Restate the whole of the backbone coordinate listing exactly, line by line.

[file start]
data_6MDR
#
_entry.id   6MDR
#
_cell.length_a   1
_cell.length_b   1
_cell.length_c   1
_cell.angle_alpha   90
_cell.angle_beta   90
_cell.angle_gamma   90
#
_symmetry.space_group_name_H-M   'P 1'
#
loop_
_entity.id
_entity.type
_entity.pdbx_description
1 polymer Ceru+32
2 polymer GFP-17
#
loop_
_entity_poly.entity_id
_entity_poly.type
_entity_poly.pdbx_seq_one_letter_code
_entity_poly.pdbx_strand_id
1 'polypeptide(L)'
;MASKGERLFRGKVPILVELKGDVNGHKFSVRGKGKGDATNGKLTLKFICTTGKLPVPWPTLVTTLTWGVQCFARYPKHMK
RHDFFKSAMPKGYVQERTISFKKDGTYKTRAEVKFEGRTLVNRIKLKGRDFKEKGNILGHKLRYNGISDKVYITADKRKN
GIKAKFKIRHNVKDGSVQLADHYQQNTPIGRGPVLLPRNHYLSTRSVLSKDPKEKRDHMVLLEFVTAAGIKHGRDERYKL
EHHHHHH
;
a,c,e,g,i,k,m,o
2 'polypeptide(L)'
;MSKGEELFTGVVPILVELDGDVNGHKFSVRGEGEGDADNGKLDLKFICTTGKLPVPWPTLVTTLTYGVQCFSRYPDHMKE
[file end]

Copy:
data_6MDR
#
_entry.id   6MDR
#
_cell.length_a   1
_cell.length_b   1
_cell.length_c   1
_cell.angle_alpha   90
_cell.angle_beta   90
_cell.angle_gamma   90
#
_symmetry.space_group_name_H-M   'P 1'
#
loop_
_entity.id
_entity.type
_entity.pdbx_description
1 polymer Ceru+32
2 polymer GFP-17
#
loop_
_entity_poly.entity_id
_entity_poly.type
_entity_poly.pdbx_seq_one_letter_code
_entity_poly.pdbx_strand_id
1 'polypeptide(L)'
;MASKGERLFRGKVPILVELKGDVNGHKFSVRGKGKGDATNGKLTLKFICTTGKLPVPWPTLVTTLTWGVQCFARYPKHMK
RHDFFKSAMPKGYVQERTISFKKDGTYKTRAEVKFEGRTLVNRIKLKGRDFKEKGNILGHKLRYNGISDKVYITADKRKN
GIKAKFKIRHNVKDGSVQLADHYQQNTPIGRGPVLLPRNHYLSTRSVLSKDPKEKRDHMVLLEFVTAAGIKHGRDERYKL
EHHHHHH
;
a,c,e,g,i,k,m,o
2 'polypeptide(L)'
;MSKGEELFTGVVPILVELDGDVNGHKFSVRGEGEGDADNGKLDLKFICTTGKLPVPWPTLVTTLTYGVQCFSRYPDHMKE